Sibert remains confident Arlington will honor its part of the bargain.
“It’s in their best interest,” she says. “Getting people into housing is absolutely better for everyone — better for the individual, better for businesses, better for the community because then you won’t have people on the streets.”
Renovations for the new center are set to begin in 2014. The county will hold its final vote on a use permit next week.
Fairfax: Into the wild
Surrounded by beautiful homes and big companies, hundreds of people in Fairfax County are chronically homeless.
Now, their condition and struggles have been highlighted by the county’s first-ever Registry Week.
That effort, carried out by hundreds of volunteers, sought to count, photograph and record the stories of people living in the woods and in shelters.
The results: Nearly half are employed, 10 percent are veterans and 40 percent have a physical disability.
“In one of the richest counties in the country, we do have a homeless problem,” says Amanda Andere, the executive director of the anti-poverty group FACETS.
About 350 chronically homeless people live in the woods, according to estimates.
“These are people who are living in tents and in parking lots,” says Andere.
For three consecutive days in late February, volunteers met at 4 a.m. before setting off into the woods with flashlights and supplies.
By the end, volunteers documented 462 homeless people in the county, with the largest number along the Route 1 corridor.
“Out of the population of Fairfax County, it’s a relatively small population,” says Sharon Bulova, chairman of the county’s Board of Supervisors.
“But for us in Fairfax County, that’s not OK,” she says. “We don’t want to be the kind of community where people are trying to survive living in the woods.”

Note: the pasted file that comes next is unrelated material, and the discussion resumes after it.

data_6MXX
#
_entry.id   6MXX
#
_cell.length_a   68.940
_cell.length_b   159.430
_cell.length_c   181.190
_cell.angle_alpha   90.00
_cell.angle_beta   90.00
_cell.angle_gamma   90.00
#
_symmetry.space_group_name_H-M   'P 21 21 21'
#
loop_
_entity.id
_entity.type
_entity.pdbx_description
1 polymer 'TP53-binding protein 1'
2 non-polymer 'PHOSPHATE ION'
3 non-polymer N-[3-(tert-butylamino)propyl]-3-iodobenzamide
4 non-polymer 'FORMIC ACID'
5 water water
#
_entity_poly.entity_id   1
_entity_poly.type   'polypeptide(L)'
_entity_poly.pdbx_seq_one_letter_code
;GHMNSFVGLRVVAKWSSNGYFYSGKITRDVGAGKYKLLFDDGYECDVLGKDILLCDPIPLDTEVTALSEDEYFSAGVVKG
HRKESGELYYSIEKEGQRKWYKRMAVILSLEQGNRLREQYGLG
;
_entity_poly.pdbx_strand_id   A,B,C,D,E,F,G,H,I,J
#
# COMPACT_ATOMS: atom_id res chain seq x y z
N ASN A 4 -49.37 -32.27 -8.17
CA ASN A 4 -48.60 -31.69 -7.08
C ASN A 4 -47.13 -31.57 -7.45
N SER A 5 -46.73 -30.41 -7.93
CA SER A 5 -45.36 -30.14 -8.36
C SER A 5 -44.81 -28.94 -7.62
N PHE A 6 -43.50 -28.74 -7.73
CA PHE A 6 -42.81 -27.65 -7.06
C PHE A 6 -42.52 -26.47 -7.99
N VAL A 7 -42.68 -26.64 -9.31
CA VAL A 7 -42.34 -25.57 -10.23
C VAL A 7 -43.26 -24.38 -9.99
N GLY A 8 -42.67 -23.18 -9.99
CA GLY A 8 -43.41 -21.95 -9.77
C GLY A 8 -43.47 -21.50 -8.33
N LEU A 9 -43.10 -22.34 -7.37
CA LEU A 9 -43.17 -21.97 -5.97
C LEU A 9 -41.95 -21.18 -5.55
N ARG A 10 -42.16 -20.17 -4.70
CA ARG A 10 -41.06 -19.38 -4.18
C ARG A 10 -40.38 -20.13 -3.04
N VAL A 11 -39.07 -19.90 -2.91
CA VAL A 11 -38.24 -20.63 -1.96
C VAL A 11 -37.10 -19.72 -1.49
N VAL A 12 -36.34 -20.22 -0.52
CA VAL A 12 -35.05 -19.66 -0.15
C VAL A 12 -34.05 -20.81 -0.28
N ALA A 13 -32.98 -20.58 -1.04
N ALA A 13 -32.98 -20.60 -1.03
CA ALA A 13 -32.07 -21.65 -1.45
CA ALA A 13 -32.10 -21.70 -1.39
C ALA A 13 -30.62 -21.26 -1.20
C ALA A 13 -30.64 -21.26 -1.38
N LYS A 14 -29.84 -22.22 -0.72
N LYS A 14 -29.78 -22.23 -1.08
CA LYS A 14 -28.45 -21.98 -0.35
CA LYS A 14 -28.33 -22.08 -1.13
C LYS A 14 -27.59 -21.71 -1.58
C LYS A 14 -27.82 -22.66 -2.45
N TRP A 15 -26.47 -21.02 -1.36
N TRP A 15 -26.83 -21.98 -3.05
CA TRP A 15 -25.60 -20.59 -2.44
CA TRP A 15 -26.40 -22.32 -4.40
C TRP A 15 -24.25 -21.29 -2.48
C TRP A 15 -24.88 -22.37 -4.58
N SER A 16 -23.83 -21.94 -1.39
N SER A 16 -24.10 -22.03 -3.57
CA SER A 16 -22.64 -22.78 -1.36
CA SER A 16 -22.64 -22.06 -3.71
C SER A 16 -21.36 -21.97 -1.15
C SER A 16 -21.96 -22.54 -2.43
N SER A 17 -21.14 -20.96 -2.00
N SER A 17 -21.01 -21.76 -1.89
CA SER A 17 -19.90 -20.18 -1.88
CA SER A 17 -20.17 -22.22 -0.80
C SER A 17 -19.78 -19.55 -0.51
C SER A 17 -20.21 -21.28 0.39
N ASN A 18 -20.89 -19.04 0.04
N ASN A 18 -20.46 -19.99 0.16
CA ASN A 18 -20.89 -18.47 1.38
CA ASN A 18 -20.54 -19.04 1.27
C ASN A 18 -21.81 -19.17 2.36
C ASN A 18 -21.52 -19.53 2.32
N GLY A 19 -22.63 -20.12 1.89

Bulova led a group through the woods in Villa Park, where volunteers discovered multiple campsites within shouting distance of her home.
The registration effort will be used in creating profiles of the county’s homeless population to aid them in finding housing.
“This is a community that’s very dedicated to providing a helping hand, especially when it comes to those who find themselves in a homeless condition,” says Rep. Gerry Connolly, D-11.
Alexandria: The working poor
Alexandria saw a 15-percent decrease in homelessness between 2011 and 2012. A recent count found that 352 people in the city were homeless, one of the lowest totals in the area.
But numbers can be deceiving.
According to Street Sense, 86 percent of adults in Alexandria’s homeless families were employed, and many earned more than $1,000 a month. This puts them in a precarious situation — they can afford to cover some expenses, but not necessarily rent.
They are the working poor.
As part of its 10-year plan, Alexandria has instituted safeguards for members of this community.
Recently, HomeAid Northern Virginia and Pulte Homes partnered with Community Lodgings to renovate a 10-unit apartment building that will serve as transitional housing for families and individuals, Del Ray Patch reports.
The $870,000-project will allow the city to help more of its in-need residents annually.